Scutaro, who had never been an everyday player before this season, is having a career year, batting .291 with a .389 on-base percentage entering Tuesday. His .993 fielding percentage is the best among Major League shortstops.
Scutaro has also been a solid leadoff hitter for the Jays, and finding a replacement for both his glove and his bat would not be an easy task for Ricciardi. But Scutaro is also likely to be a Type A free agent at season's end, which would give the Jays two compensatory Draft picks if he signs with another team.
"We're going to try to bring him back," Ricciardi said of Scutaro, "[but], obviously, we're looking at two Draft picks with him. We're going to get a first-round and a sandwich [pick], so I think that's pretty impressive. We have to sit back and say, 'Can we make ourselves better in another way?' But if not, we'll try to bring him back."
Ricciardi added that it's difficult to gauge what kind of salary Scutaro could command in the free-agent market next offseason, given the state of the economy in Canada and the United States.
"It'll be interesting to see how the winter goes," Ricciardi said. "I don't really see much changing from last year, but who knows?"
In a wide-ranging conversation with reporters before Tuesday's game with the Yankees, Ricciardi also touched on topics including his general plans for the offseason and the outlook for Toronto's injured pitchers.
The Jays stormed out to a 27-14 start this season, thanks in part to an impressive hot streak by their offense, but they have slowed down considerably as the bats have cooled. Toronto boasts an impressive group of young pitchers -- six rookie starters have pitched for the Jays this year, with five making their Major League debuts -- but Ricciardi is loath to trade away pitching to improve the lineup -- especially considering the number of injuries to the team's staff this year and last.
"I hate to give up our arms because of what has happened to us in the last few years, but I think next year we'll just see -- we'll see where we're at," Ricciardi said. "I'd rather keep the arms, to be honest with you. I think some can go to the 'pen."
While the offense's struggles are partly related to the fact that center fielder Vernon Wells and right fielder Alex Rios are posting subpar numbers, Ricciardi feels this season is a blip on the radar.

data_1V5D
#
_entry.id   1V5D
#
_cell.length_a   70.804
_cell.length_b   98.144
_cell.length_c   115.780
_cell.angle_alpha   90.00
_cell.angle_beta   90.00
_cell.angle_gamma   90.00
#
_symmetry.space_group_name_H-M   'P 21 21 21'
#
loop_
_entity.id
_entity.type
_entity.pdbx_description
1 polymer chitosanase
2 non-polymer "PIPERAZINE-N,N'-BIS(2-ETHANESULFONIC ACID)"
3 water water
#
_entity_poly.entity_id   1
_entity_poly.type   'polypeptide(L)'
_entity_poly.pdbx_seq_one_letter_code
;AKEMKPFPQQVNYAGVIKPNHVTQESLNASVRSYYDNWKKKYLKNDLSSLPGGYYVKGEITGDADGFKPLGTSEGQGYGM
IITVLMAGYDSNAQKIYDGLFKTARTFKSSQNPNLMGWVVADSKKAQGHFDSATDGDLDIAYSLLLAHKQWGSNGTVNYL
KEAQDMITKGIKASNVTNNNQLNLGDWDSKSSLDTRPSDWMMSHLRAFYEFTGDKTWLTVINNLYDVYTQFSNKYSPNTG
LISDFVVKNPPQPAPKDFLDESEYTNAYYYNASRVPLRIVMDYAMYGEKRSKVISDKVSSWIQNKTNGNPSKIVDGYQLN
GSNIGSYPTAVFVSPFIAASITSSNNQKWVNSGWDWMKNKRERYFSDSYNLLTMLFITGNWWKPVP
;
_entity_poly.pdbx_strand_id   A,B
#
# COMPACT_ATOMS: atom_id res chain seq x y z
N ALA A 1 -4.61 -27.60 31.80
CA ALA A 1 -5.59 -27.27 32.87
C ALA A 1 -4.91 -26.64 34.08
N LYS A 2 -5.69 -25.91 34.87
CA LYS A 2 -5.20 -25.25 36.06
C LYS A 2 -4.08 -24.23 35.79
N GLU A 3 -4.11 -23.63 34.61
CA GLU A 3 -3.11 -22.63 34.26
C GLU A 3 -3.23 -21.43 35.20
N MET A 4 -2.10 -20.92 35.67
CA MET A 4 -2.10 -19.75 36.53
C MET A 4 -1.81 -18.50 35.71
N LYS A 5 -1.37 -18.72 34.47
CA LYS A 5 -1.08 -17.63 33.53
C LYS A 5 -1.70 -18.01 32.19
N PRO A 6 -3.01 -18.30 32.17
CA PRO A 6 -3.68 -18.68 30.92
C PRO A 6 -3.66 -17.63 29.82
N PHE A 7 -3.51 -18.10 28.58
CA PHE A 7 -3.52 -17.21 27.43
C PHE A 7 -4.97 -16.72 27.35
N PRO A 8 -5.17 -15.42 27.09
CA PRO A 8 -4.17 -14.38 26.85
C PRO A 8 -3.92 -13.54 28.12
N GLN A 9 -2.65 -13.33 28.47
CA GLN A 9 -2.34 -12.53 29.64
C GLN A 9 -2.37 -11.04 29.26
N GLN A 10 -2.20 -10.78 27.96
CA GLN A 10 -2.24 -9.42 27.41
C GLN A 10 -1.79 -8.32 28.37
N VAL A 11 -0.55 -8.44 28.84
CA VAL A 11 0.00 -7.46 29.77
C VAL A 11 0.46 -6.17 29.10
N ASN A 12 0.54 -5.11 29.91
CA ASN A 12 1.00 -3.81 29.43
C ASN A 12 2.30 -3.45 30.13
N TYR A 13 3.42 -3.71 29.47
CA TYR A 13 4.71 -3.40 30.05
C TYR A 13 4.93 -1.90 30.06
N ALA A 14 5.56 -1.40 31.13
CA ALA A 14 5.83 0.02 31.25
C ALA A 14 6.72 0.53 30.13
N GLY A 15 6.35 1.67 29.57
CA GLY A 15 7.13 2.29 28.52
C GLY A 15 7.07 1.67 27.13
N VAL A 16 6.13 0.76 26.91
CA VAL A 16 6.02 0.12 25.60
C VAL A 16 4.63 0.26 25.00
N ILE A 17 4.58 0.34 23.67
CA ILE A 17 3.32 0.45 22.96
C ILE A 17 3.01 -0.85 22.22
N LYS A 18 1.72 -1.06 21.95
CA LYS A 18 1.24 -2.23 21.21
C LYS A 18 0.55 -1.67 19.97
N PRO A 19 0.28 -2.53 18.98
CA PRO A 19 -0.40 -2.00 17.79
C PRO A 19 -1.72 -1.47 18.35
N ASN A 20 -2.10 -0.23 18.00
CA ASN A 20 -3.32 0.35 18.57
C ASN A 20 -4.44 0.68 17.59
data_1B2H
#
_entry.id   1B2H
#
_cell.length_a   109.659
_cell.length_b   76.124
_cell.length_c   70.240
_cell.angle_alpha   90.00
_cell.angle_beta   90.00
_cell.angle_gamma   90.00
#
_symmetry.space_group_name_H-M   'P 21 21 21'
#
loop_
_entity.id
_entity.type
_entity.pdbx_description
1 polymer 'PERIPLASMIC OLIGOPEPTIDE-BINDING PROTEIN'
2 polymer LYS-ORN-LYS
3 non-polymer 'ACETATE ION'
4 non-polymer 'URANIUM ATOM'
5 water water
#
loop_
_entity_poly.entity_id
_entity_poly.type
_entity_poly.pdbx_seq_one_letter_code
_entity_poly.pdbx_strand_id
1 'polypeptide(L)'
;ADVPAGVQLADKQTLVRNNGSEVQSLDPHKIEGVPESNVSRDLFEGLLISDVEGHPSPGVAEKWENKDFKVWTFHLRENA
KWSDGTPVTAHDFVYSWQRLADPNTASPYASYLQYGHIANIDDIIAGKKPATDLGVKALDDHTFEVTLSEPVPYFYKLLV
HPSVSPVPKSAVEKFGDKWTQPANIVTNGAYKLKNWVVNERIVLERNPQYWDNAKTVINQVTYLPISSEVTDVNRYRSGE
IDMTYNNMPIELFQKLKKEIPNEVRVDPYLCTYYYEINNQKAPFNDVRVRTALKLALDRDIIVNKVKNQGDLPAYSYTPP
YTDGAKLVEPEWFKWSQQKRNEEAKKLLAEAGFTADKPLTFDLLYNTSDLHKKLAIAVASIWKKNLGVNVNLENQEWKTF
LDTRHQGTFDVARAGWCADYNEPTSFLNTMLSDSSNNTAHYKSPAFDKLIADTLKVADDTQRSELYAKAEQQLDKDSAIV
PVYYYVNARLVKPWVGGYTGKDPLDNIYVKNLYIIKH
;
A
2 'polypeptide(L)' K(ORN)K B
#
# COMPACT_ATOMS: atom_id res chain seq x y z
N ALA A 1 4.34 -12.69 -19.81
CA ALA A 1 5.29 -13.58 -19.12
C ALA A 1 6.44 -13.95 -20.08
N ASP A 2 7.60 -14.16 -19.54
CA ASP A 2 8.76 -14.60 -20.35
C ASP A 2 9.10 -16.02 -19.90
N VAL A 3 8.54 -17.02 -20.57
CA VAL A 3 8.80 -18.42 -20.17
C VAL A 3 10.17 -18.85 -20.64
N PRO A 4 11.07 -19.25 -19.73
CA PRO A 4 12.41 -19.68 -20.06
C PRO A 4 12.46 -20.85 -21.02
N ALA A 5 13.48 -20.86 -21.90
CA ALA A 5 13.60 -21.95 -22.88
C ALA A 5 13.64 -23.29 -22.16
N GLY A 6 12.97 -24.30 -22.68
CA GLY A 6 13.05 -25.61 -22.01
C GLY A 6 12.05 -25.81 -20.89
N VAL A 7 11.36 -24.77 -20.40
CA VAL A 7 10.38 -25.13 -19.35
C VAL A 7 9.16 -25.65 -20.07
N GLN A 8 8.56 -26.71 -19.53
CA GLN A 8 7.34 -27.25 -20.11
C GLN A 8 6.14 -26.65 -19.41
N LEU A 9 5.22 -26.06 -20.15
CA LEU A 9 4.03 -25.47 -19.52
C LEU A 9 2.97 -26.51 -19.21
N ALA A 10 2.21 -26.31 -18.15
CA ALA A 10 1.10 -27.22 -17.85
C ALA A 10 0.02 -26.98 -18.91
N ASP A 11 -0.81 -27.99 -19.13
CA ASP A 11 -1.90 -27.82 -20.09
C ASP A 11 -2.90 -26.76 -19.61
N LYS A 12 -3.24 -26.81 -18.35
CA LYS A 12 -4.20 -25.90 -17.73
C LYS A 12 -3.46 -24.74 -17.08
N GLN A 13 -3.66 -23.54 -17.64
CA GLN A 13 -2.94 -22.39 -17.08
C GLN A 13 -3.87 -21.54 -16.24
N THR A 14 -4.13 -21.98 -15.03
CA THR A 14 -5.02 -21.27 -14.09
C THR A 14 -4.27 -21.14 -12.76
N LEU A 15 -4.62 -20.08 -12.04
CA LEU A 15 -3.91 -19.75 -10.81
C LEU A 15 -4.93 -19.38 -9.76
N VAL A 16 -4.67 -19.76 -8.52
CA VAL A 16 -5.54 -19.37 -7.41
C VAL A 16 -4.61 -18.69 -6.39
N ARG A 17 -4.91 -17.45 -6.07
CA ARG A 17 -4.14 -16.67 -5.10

"Vernon and Rios are good players, just having down years," Ricciardi said. "I've got a lot of confidence those guys will bounce back."
Ricciardi reiterated that some of the Blue Jays' rookie pitchers, such as Brett Cecil and Marc Rzepczynski, will be hitting their innings limit soon, and the team may have to use a six-man rotation soon to avoid overtaxing young arms -- a plan manager Cito Gaston said was in the works earlier this season.
"I think we're going to have to start watching some of the young arms, as far as their limits -- they're going to start getting taxed out a little bit," Gaston said. "Beginning in September -- Cecil, Rzepczynski -- we're going to probably end up taking them out of the rotation or backing them off some."
The plan for next season is for Toronto's currently injured starters to return, bolstering a young rotation. Ricciardi expects Shaun Marcum, who underwent Tommy John elbow reconstruction surgery at the end last September, to be ready soon, but the GM is not going to rush Marcum back before he's fully healed.
"We're just going to keep letting him go through his stuff, and we'll see," Ricciardi said. "If he can get here, fine. If not -- if you don't pitch this year, you don't pitch. He'll be ready for Spring Training 100 percent, so that's the most important thing. We're getting [reliever Casey] Janssen back."
Ricciardi added that right-hander Dustin McGowan, who is recovering from right shoulder surgery, may not be ready for Spring Training, and Jesse Litsch, who underwent Tommy John surgery in April, will likely not be back until July.
With the Jays entering Tuesday in fourth place in the American League East and 11 1/2 games back in the AL Wild Card race, they're more likely building for the future than working toward a playoff spot.
That could provide a chance for the younger Blue Jays to make their mark. Ricciardi added that 21-year-old left fielder Travis Snider, who made the team out of Spring Training but was sent to Triple-A Las Vegas in May after struggling at the plate, is likely to be called up before the end of the season.
"I think we're getting a lot of experience for our younger kids, which is good," Ricciardi said. "I think ultimately, we'd like to get Snider back up here at some point and let him get some more playing time up here, and maybe a few other guys -- just start preparing ourselves for what we think we might look like next year."
Erika Gilbert is an associate reporter for MLB.com. This story was not subject to the approval of Major League Baseball or its clubs.